QUEST: A difficult question that I need a quick answer to, Matthew. How aware are they now and how much is it playing into the mix that finance ministers in Europe and others are now openly saying if Greece goes, so be it?

CHANCE: Well, I think the Greek people and Greek politicians are increasingly aware of this. All of the other issues that fog the waters here have been cleared away, because now a decision about whether Greece stays in the euro or whether it crashes out of it. And that's what the Greek politicians and the Greek people, if it goes to elections, will have to decide on.

QUEST: All right, Matthew Chance, joining me from Athens with that side of the story.

European finance ministers, as I alluded to Matthew there, are now openly discussing -- beg your pardon -- Greece's exit from the eurozone. They're gathered for a eurozone meeting tonight and eurozone group, and an Ecofin later in the week.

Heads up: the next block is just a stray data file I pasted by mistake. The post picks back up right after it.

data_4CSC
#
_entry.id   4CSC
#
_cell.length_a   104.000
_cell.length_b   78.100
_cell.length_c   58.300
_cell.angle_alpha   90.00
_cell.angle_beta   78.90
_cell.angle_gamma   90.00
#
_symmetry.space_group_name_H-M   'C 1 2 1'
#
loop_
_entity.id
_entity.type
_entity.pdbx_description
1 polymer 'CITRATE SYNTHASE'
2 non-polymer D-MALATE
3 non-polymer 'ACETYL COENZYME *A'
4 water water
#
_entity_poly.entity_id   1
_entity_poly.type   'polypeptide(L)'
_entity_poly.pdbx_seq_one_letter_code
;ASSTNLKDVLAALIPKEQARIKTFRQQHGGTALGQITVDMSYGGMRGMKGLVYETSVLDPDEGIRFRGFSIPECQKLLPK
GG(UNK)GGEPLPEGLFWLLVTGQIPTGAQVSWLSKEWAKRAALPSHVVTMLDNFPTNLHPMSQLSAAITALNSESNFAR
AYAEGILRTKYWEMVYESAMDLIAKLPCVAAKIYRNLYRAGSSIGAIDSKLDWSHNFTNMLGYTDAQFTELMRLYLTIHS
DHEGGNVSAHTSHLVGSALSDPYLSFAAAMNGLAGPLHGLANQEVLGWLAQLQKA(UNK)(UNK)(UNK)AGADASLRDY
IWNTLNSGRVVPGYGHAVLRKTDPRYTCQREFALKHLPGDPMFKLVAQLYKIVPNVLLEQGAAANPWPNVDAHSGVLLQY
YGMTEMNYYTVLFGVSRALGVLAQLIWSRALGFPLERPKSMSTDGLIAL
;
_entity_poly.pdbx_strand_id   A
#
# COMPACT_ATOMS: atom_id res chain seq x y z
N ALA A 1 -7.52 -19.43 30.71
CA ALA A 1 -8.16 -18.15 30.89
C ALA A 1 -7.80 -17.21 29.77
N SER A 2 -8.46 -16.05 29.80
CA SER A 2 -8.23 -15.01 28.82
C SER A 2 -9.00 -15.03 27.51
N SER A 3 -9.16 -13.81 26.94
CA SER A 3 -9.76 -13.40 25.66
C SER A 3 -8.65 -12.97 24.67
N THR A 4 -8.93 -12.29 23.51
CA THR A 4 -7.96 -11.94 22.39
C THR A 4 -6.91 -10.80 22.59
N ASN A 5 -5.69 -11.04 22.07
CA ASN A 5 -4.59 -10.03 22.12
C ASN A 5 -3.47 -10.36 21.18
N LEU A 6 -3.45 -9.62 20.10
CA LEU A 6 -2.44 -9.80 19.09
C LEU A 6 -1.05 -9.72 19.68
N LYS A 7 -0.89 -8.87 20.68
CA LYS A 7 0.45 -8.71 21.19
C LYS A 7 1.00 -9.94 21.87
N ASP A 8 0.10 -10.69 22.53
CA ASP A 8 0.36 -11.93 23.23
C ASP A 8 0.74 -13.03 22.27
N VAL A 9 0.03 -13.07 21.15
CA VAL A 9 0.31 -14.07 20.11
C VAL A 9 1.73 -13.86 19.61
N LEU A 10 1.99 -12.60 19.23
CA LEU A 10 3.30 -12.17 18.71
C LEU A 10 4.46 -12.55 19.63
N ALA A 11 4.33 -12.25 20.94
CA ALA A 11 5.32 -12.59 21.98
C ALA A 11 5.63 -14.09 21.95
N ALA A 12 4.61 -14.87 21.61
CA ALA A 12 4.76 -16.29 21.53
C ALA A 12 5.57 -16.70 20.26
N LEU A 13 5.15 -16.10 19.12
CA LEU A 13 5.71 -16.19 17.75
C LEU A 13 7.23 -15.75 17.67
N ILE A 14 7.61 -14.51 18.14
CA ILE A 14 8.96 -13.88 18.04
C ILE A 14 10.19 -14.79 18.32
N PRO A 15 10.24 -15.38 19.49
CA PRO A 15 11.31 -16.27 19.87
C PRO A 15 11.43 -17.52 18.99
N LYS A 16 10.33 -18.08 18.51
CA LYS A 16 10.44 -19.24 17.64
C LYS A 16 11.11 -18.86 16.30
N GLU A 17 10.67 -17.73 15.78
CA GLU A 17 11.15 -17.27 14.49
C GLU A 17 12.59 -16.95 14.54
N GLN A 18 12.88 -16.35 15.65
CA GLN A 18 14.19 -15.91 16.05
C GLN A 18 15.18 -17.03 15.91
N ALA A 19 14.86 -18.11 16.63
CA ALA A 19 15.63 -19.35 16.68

Austria's finance minister says, "While Greece could not leave the eurozone, leaving the eurozone altogether was now a possibility." Her Irish counterpart, however, said it was important to keep Europe together.

France's new --

(BEGIN VIDEO CLIP)

MICHAEL NOONAN, IRISH FINANCE MINISTER: I would like Greece to stay in the euro. I think it's very important that the euro stays -- the eurozone stays intact and that the very many countries that want to join the euro and stabilize -- will have the stabilization necessary to allow them to join.

(END VIDEO CLIP)

QUEST: France's new government takes power on Tuesday, when Francois Hollande becomes the first Socialist president in 17 years. The city is abuzz, as you might imagine, with what is going to happen next.

The Hollande era will officially begin when he is inaugurated in Paris, though he will not be staying in France for long. Immediately after the ceremony, Mr. Hollande will fly to Germany to meet Chancellor Angela Merkel.